- Home ▼
- Subscribe ▼
- E-edition ▶︎
- Advertise ▼
- Submissions ▼
- Calendars ▼
- Business Listings ▼
- Classifieds ▼
Articles About national politics
A local Sister March organized by two seventh-graders drew more than 250 people in peaceful protest in downtown Yellow Springs on Saturday.
The News asked Yellow Springs residents to weigh in on the first presidential debate held on Oct. 3 in Denver, and the vice presidential debate held in Danville, Ky., on Oct. 11.
Ohio Attorney General Mike DeWine returned last week to his alma mater, Yellow Springs High School, and shared with students his opinions on gay marriage, abortion and President Obama.
While Democratic Governor Ted Strickland came out on the losing end of a tight statewide race, in Yellow Springs he was king, the choice of nine out of 10 local voters. Unfortunately for Strickland, the state did not follow the lead of the village.
“We knew when we were putting it up that if it had a certain quality and speed, it might get attention,” Whiteside said.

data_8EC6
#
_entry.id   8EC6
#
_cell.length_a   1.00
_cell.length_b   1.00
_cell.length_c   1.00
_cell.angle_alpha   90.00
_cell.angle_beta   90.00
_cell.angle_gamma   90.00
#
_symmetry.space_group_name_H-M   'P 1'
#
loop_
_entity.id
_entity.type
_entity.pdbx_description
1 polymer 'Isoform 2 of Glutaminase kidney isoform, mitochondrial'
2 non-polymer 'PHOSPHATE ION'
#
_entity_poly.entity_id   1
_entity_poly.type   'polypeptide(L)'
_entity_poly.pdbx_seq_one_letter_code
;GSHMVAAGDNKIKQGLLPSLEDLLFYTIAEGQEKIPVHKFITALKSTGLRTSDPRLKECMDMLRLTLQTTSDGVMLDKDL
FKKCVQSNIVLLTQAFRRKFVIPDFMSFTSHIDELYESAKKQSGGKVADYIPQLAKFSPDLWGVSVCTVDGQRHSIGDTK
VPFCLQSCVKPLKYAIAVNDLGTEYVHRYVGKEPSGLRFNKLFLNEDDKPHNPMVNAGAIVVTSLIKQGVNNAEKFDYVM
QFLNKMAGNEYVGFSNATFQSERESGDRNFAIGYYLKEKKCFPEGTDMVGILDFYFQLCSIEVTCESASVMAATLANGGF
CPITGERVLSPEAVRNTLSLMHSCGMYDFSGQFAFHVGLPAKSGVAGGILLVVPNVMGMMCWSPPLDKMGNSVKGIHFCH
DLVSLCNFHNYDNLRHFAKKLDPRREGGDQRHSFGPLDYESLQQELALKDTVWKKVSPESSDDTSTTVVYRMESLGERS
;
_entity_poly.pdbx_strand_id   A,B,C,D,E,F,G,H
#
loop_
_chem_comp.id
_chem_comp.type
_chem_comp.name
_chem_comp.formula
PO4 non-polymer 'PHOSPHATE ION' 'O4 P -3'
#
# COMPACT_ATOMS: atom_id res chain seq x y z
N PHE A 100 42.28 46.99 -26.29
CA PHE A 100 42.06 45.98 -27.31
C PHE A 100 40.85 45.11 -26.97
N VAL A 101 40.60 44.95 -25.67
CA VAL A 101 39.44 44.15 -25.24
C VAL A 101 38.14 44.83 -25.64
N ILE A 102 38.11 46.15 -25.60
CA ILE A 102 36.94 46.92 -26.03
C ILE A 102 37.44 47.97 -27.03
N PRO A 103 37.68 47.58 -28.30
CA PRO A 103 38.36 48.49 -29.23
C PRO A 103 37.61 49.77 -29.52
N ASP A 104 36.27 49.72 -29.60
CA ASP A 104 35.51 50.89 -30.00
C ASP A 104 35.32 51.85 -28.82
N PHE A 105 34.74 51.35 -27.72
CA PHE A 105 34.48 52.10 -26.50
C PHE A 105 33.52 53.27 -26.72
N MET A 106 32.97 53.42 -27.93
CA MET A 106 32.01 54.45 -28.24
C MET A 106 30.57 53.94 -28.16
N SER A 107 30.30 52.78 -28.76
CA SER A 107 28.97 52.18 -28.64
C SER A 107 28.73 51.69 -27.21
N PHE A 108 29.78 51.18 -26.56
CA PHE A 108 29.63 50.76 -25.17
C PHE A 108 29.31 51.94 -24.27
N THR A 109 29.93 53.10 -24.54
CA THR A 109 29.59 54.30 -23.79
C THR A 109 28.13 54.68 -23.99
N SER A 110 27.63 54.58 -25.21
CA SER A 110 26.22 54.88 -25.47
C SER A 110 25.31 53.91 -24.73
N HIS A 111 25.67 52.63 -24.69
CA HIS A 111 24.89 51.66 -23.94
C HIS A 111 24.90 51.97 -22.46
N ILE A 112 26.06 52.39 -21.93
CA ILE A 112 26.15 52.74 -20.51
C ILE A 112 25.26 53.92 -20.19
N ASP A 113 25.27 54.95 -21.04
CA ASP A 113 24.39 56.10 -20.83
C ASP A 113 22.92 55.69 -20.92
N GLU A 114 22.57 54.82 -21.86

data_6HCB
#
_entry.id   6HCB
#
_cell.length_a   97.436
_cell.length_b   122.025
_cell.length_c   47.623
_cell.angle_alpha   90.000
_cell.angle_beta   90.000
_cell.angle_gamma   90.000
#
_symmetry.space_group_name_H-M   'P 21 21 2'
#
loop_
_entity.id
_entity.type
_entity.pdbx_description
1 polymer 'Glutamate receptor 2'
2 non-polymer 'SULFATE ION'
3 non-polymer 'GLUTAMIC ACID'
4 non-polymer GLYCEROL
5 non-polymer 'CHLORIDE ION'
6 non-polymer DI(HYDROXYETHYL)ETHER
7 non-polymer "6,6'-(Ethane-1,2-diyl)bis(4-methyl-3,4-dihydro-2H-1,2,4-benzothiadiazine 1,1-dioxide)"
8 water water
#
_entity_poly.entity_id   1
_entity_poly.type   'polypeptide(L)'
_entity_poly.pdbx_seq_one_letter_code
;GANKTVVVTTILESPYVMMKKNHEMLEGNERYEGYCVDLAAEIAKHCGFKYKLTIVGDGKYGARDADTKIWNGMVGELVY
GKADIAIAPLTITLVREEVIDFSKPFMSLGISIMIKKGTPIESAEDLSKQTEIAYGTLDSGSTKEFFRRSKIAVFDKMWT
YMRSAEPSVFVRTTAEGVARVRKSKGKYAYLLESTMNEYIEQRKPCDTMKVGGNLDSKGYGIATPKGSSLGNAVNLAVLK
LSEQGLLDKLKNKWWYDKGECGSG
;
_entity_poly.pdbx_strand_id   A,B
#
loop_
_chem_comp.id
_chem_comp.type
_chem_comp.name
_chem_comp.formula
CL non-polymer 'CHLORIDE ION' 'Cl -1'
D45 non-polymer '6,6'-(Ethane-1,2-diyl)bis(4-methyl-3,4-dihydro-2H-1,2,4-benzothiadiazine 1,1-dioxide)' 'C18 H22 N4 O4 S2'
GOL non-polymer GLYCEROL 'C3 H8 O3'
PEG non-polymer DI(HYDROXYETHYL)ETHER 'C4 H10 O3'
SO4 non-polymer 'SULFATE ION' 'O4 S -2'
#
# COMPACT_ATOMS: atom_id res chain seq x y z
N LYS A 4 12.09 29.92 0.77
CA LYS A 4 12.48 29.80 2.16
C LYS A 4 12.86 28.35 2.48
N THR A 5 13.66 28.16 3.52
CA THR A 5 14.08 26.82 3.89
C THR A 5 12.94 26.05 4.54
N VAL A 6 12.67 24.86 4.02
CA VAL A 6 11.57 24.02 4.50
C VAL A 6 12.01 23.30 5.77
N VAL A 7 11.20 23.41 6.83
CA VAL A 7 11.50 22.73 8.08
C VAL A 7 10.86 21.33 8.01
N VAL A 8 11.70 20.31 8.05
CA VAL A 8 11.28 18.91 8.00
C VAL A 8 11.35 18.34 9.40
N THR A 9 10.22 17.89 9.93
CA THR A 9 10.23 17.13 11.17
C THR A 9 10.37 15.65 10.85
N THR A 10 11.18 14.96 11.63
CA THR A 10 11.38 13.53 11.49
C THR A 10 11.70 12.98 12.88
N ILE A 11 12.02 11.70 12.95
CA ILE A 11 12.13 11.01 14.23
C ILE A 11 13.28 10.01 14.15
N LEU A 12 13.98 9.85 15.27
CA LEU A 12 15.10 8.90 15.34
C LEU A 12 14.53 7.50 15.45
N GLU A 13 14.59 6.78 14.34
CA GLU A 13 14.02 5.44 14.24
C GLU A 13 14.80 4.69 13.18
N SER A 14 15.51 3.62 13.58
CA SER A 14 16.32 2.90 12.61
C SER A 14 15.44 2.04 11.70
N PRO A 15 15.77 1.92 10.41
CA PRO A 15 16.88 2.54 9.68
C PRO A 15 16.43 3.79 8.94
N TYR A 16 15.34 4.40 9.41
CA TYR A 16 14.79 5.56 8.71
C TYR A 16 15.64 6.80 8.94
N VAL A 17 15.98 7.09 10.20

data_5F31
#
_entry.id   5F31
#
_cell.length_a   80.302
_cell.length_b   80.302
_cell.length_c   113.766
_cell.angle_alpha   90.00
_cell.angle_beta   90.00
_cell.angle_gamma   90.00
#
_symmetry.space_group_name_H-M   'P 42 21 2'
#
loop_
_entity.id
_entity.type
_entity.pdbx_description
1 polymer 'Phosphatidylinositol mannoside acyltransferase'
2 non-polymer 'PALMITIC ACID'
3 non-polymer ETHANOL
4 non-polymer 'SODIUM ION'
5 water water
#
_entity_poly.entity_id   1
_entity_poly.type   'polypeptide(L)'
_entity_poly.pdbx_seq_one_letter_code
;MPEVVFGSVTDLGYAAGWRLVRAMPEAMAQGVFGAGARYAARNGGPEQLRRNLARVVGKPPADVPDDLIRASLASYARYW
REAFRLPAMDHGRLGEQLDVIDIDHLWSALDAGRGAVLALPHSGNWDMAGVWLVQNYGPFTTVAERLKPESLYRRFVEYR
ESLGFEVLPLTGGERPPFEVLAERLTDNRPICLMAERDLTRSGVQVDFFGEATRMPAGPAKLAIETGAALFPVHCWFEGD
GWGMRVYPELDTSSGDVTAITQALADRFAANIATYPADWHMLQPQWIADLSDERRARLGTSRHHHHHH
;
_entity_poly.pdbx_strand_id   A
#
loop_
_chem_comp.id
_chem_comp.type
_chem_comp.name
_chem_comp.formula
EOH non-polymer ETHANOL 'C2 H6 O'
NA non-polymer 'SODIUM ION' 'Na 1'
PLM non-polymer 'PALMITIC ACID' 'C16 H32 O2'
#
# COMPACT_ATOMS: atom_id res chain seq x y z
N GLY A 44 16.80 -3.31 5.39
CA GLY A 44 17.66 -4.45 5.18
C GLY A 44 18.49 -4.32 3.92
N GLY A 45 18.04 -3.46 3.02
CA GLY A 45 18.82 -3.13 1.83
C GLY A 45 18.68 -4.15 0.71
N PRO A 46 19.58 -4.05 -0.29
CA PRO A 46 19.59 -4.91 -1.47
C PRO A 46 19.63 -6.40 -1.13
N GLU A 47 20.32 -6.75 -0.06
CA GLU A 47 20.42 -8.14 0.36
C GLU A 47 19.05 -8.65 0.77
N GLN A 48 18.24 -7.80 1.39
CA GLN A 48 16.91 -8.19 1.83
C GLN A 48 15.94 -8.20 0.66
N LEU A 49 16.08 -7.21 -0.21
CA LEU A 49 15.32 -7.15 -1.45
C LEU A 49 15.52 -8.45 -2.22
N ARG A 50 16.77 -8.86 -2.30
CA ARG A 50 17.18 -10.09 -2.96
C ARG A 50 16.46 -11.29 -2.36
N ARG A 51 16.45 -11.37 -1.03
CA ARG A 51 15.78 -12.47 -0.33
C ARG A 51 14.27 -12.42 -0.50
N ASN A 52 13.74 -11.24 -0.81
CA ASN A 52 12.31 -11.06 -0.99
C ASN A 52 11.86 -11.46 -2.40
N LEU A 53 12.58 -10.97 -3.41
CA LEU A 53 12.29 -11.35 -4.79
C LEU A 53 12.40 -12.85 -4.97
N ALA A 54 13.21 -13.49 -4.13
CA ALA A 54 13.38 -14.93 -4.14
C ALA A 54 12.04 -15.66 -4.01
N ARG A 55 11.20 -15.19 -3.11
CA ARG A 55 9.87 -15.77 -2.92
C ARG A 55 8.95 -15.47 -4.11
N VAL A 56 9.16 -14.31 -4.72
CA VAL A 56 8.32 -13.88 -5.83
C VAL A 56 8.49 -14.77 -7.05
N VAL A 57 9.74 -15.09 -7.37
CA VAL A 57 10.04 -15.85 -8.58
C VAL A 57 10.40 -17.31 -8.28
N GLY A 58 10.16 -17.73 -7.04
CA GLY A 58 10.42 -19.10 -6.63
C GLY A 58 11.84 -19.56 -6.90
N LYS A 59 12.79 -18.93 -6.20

To the surprise of absolutely no one, Yellow Springs voters went overwhelmingly for Democrat Barack Obama in the presidential election last Tuesday, Nov. 4, with Obama receiving 10 votes for every one vote cast for Republican John McCain.
For once, Yellow Springs voters were smack dab in the middle of the mainstream in their choice of a presidential candidate. While specific numbers of village votes cast for Democrat Barack Obama and Republican John McCain were not available by publication deadline…
The three Yellow Springs hopefuls running for office fell short of their goals on Election Day. Yellow Springs resident Sharen Neuhardt fought hard but lost her race as 7th District Congressional representative to her opponent and longtime Republican politician Steve Austria.
Short of being a delegate, how do people get to participate in such a momentous and, in this case, history making event as the recent Democratic National Convention? To local couple Jim and Betty Felder, the answer was simple — volunteer.